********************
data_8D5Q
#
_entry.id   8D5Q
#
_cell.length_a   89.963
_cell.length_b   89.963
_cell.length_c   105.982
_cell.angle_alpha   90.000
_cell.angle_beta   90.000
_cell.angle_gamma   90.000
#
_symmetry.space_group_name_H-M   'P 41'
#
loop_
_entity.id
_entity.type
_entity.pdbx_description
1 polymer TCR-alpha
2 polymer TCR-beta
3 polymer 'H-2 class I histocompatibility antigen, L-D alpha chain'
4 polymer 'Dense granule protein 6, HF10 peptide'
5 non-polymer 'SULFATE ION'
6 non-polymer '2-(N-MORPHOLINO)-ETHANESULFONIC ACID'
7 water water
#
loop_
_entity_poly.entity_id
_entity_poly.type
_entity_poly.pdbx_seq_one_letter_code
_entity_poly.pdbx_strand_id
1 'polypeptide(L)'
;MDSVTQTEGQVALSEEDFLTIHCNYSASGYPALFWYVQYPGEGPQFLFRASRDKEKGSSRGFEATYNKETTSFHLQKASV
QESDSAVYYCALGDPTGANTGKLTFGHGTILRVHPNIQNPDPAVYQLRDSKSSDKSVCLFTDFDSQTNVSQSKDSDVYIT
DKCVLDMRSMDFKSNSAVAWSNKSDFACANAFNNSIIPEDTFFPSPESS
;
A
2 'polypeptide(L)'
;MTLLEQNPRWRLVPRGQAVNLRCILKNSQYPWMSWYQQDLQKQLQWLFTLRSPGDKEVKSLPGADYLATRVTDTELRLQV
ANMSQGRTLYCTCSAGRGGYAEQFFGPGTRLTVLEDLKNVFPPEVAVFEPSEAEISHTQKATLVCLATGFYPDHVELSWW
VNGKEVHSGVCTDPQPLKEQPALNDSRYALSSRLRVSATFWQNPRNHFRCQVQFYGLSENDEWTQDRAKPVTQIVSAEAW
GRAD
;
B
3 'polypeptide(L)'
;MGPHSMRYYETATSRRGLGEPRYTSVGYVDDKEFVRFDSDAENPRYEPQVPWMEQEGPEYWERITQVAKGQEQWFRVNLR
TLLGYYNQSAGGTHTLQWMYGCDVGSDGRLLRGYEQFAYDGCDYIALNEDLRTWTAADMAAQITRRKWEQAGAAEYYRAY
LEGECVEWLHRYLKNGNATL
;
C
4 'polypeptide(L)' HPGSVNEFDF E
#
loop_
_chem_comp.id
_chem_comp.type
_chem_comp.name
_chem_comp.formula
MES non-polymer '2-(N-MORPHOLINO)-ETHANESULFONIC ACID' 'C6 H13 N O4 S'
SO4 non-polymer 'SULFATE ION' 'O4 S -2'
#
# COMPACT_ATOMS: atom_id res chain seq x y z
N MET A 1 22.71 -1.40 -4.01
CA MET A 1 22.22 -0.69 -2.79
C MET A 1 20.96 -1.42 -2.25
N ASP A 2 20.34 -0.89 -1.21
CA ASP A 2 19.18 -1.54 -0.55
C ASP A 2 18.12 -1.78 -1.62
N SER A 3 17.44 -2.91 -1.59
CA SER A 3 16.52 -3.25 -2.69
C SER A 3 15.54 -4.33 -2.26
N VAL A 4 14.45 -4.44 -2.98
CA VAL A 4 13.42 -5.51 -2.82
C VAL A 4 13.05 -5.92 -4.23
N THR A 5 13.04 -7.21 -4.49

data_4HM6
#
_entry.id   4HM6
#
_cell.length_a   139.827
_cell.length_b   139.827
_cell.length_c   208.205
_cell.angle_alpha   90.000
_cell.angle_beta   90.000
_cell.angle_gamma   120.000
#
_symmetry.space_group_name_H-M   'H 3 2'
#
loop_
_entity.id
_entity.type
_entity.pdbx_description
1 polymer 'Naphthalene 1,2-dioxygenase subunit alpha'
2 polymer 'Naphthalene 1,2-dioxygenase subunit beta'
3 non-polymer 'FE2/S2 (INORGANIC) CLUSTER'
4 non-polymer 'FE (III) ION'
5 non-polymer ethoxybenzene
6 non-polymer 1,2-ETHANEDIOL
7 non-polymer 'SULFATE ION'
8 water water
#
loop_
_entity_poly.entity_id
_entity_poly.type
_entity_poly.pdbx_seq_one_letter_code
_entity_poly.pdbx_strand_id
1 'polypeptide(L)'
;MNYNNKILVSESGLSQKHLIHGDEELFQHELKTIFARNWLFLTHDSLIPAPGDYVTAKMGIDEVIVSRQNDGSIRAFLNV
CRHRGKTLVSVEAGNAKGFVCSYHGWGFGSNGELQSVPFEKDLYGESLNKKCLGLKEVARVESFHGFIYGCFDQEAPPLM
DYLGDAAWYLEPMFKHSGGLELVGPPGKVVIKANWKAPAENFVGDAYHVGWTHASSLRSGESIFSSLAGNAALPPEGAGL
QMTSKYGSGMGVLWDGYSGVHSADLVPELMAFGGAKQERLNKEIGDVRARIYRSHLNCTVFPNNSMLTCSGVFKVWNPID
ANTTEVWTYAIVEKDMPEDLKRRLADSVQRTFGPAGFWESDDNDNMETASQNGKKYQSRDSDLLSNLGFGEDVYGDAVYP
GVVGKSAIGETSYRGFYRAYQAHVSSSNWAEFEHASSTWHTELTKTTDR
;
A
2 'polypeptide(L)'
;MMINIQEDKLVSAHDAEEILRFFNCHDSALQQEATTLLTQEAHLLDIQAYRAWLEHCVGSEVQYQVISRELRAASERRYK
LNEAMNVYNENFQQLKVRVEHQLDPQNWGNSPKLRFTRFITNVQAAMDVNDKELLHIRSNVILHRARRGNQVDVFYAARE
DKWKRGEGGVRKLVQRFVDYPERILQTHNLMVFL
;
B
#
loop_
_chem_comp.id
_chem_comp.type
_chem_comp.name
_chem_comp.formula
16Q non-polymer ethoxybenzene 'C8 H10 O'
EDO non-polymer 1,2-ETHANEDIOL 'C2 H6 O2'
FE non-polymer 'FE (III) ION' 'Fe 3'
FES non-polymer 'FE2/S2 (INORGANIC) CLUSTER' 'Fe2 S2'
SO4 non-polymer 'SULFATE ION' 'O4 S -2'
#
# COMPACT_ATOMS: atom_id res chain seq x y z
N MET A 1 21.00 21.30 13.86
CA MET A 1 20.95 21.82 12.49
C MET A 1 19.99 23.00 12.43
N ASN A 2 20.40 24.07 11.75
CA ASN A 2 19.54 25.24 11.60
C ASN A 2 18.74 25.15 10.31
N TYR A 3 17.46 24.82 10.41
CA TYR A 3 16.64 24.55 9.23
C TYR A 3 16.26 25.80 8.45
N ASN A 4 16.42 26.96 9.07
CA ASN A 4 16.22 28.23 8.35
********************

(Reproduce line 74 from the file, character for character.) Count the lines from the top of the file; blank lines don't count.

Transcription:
data_4HM6